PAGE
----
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Henry Gray (1825–1861).  Anatomy of the Human Body.  1918.
 
projection of the superficial transverse fibers, and thus give rise to the eminences on the anterior surface. Some of these fibers end in, or give off collateral to, the nuclei pontis. An important pathway is thus formed between the cerebral cortex and the cerebellum, the first neuron having its cell body in the cortex and sending its axon through the internal capsule and cerebral peduncle to form synapses either by terminals or collaterals with cell bodies situated in the nuclei pontis. Axons from these cells form the transverse fibers which pass through the middle peduncle into the cerebellum. Others after decussating, terminate either directly or indirectly in the motor nuclei of the trigeminal, abducent, facial, and hypoglossal nerves; but most of them are carried through the pons, and at its lower surface are collected into the pyramids of the medulla. The fibers which end in the motor nuclei of the cranial nerves are derived from the cells of the cerebral cortex, and bear the same relation to the motor cells of the cranial nerves that the cerebrospinal fibers bear to the motor cells in the anterior column of the medulla spinalis. Probably none of the collaterals or terminals of the cerebrospinal and cerebrobulbar fibers end directly in the motor nuclei of the spinal and cranial nerves, one or more association neurons are probably interpolated in the pathway.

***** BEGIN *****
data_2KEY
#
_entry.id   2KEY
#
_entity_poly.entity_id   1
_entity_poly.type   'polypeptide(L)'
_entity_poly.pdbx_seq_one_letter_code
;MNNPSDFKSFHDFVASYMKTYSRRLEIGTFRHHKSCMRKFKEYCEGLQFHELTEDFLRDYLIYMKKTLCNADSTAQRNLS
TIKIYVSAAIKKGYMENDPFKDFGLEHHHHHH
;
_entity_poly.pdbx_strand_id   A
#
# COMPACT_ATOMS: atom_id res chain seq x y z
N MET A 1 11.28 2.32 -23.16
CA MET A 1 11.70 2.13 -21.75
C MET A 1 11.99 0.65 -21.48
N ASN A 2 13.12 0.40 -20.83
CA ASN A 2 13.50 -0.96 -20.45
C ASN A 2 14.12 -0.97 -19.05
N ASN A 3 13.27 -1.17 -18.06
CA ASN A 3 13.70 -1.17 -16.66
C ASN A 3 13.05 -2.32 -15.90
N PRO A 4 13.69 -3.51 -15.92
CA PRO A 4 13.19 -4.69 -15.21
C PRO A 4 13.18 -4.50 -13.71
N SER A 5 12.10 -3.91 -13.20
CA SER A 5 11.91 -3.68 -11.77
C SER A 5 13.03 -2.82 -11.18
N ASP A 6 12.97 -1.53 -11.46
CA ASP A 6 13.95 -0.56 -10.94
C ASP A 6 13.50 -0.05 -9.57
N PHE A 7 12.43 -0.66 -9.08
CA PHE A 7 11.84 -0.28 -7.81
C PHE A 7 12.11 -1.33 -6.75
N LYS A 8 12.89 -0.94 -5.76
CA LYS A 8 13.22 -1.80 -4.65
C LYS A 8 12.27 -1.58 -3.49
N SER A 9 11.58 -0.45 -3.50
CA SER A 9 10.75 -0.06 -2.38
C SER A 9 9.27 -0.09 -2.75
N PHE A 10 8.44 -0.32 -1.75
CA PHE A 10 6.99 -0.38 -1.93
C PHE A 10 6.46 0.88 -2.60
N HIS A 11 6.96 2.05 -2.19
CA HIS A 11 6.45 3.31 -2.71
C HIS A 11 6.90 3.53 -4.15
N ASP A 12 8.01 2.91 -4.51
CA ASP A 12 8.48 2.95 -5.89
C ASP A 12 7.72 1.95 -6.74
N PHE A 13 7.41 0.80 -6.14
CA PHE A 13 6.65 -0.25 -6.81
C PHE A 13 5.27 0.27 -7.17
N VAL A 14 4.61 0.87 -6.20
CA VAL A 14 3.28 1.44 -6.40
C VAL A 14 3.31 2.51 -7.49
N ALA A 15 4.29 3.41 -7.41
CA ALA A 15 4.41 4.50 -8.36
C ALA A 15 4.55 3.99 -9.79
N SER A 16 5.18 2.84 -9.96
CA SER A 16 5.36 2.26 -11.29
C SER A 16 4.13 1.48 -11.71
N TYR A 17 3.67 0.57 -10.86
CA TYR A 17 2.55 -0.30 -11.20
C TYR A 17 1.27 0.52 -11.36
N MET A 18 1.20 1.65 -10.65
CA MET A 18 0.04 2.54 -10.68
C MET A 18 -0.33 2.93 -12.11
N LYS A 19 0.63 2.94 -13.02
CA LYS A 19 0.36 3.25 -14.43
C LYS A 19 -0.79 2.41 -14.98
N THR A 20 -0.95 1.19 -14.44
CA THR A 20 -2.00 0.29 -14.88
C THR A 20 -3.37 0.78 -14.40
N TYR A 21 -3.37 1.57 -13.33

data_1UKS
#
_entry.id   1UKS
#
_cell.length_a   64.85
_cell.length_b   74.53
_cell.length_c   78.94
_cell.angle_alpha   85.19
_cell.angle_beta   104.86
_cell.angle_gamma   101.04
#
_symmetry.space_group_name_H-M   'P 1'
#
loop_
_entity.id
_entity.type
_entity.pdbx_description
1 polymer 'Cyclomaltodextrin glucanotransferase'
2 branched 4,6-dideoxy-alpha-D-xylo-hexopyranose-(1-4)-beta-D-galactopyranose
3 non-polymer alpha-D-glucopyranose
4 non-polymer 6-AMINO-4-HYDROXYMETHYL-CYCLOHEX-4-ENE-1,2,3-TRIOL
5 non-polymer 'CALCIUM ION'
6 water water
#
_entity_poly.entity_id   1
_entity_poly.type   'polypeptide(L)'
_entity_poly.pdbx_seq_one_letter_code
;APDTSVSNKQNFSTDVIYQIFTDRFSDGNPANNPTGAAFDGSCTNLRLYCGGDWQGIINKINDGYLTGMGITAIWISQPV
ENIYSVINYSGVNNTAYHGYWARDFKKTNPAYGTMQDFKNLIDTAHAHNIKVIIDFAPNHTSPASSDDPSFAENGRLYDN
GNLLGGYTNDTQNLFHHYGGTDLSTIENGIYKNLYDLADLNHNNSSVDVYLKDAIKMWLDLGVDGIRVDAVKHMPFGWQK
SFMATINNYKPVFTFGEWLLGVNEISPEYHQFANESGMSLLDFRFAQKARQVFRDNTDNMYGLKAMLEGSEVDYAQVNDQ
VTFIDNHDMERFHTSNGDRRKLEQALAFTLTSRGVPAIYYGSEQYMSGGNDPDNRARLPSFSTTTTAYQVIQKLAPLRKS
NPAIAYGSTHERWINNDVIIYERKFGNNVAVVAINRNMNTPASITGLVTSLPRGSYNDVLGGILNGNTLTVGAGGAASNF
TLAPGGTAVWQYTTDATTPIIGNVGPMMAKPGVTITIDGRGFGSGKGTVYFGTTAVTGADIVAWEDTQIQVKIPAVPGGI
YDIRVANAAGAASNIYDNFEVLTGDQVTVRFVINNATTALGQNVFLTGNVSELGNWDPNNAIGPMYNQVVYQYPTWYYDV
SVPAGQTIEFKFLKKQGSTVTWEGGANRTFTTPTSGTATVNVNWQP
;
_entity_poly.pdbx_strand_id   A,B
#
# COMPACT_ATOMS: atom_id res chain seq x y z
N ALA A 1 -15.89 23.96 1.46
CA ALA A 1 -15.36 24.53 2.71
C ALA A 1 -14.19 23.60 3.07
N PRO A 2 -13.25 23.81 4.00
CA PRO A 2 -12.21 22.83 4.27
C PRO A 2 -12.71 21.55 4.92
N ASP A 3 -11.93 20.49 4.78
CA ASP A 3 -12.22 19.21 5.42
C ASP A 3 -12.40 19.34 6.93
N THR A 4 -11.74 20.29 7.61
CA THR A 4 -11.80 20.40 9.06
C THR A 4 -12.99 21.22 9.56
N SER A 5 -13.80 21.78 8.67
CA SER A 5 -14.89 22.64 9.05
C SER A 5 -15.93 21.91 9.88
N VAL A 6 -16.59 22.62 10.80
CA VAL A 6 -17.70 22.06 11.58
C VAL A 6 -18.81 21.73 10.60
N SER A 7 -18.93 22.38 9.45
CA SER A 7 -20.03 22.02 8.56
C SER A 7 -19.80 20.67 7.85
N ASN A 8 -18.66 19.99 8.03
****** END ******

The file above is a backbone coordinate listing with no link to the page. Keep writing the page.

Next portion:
FIG. 701– Coronal section of the pons, at its upper part. (See enlarged image)

  The nuclei pontis are serially continuous with the arcuate nuclei in the medulla, and consist of small groups of multipolar nerve cells which are scattered between the bundles of transverse fibers.
  The dorsal or tegmental part of the pons is chiefly composed of an upward continuation of the reticular formation and gray substance of the medulla oblongata. It consists of transverse and longitudinal fibers and also contains important gray nuclei, and is subdivided by a median raphé, which, however, does not extend into the basilar part, being obliterated by the transverse fibers. The transverse fibers in the lower part of the pons are collected into a distinct strand, named the

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